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The dreams were waking me up at night.  Black widows inside my home.  Black widows all over the ceiling.  Black widows building webs closer and closer to me.  No way out.  I am not particularly afraid of spiders, although I am cautious of black widows, having grown up in an old 1930s home.  I tried to reason out why I was having these nightmares.  I read about black widow symbolism.  I questioned my relationship to spider, web and venom.  For two weeks my nights were filled with the dark ladies.  Then, one morning, after other terrifying infestation dream, I opened my eyes and said aloud “It’s my bees.  There is a black widow inside my hive.”

It was my first year keeping bees, and at the time I did not know how common it was to find black widows and other eight-legged in or near a hive.  It makes sense: honeybees must be a real juicy meal.  I told the bees I’m coming, and dawned my gloves and veil.  Sure enough, she had taken residence in the back of the hive, fat and deadly.  The bees couldn’t expand their nest, and they were living with a predator.  The bees had let me know what was going on, and I finally got the message.  I was dreaming with bees.

This was my first experience of consciously experiencing communication from the natural world through dreams.  In an age where talk therapy is our chief modality for addressing emotional and mental states of unrest, dreams become entirely self-centered.  We defer to the modern day agreement, that dreams are our subconscious at best and the detritus of our day at worst.  Don’t get me wrong, I love and have benefited from talk therapy and the psychoanalysis of dreams.  I think both have a very useful and important place.  I would agree that many dreams are the product of our subconscious knocking about. But what if it’s not always our subconscious claiming a seat at the table?  What if Fox is knocking at the door with a wink and a swish of his tail?  What if Raven is keeping a steady eye on your dreamscape, daring you to ask her a question?  What if your ancestors, in their moon-white bones, are clattering around the house rearranging the furniture?  To get to the point, what if we are not just dreaming “of”, but dreaming “with”?

 
 

I have dreamt with my bees since this first visit.  Sometimes they heal me.  Sometimes they cover me with honey.  Sometimes with sting. Sometimes they share things that are about me, and sometimes they are about the bees.  I had a hive visit my dreams and inform me of it’s passing shortly before it died.  I had another black widow dream and once again, went looking and found the same.  Even disregarding my personal relationship to bees, is it so much to imagine that the wild might be reaching in to touch us? From a shamanic perspective, dreams are a way to work directly with the spirit world.  What would the spirit world be without the language of the wild?  Nature is our interface with Spirit.  It is the color palate and Spirit is the hand the moves the brush.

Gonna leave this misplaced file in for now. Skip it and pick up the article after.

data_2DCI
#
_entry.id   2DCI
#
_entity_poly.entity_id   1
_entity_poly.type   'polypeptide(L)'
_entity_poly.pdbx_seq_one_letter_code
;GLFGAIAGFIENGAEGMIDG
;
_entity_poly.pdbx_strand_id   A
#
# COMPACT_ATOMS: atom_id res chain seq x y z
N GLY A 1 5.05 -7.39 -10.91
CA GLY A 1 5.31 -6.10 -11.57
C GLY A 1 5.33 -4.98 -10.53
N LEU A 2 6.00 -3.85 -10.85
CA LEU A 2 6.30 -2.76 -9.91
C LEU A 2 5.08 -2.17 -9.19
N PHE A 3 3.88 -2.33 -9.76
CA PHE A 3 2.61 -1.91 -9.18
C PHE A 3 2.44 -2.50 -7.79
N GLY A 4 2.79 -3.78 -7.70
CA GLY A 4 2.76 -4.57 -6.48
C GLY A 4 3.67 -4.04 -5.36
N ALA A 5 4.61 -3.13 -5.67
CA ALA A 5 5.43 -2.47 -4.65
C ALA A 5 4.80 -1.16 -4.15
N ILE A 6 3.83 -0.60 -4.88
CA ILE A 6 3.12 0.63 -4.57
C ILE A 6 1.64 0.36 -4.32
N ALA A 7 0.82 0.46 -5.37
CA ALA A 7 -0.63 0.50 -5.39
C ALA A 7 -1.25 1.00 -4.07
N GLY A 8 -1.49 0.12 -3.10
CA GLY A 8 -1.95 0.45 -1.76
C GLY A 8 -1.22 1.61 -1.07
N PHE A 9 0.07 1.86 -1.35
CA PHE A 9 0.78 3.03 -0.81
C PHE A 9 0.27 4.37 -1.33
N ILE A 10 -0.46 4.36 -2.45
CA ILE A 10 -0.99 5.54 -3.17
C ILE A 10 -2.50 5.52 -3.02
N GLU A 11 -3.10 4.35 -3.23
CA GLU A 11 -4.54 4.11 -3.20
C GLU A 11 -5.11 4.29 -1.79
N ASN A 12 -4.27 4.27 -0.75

"The Spring Witch" George Wilson  - Creative Commons

"The Spring Witch" George Wilson  - Creative Commons

 

When we invite the pad-footed spirit of the wild into our dreams we are asking to be worked.  As mythologist Martin Shaw says, we are being dreamt.  In my Dreaming with Bees course, I make it clear that we are not seeking to dream of bees. I am asking students to invite the bees into their dreams.  To dream with the bees.  Whether you dream of bees or not is a mute point. It is about the courtship with a nature ally, with a spirit and with a fellow living creature.  The living earth is dreaming her way into being, and we are dreaming with her.  If only we could break free of the ecological nightmare we’ve created and remember our body is her body.

People ask me all the time, what does dreaming have to do with beekeeping?  Why do you teach beekeeping and dreaming classes? The answer is this: whether we know it or not, when we set up a hive in our garden, become a player in it’s story, and share in it’s vital resources, we are seeking kinship.  Some conscious or not-so-conscious part of us is reaching out to a species that has been an enigmatic friend to mankind since prehistoric times.  A species that has never and will never be fully tamed.  A guardian at the gate to the wild.  An emissary between the worlds.  To know this creature, we have to do everything we can to break away from conventional beekeeping practices and the man-conquers-nature/woman mindset.  To do this, we must find the crooked, forgotten paths deep in the woods.  The ones that twist out of sight and have no guaranteed destination.  These are the paths of our animal memory.  Our ancestral memory.  Our indigenous selves.  The observer. The shaman. The Seer. The Dreamer.  The Wise Woman.  The other ways of knowing.  The ways that speak in pine groves, antlered visitors, ocher and sun on bare skin.  We dream with bees, because we are dreaming ourselves back home.

 
 

Dreaming with Bees Summer Session Tele-conference course begins Monday August 7, from 5-7pm PST

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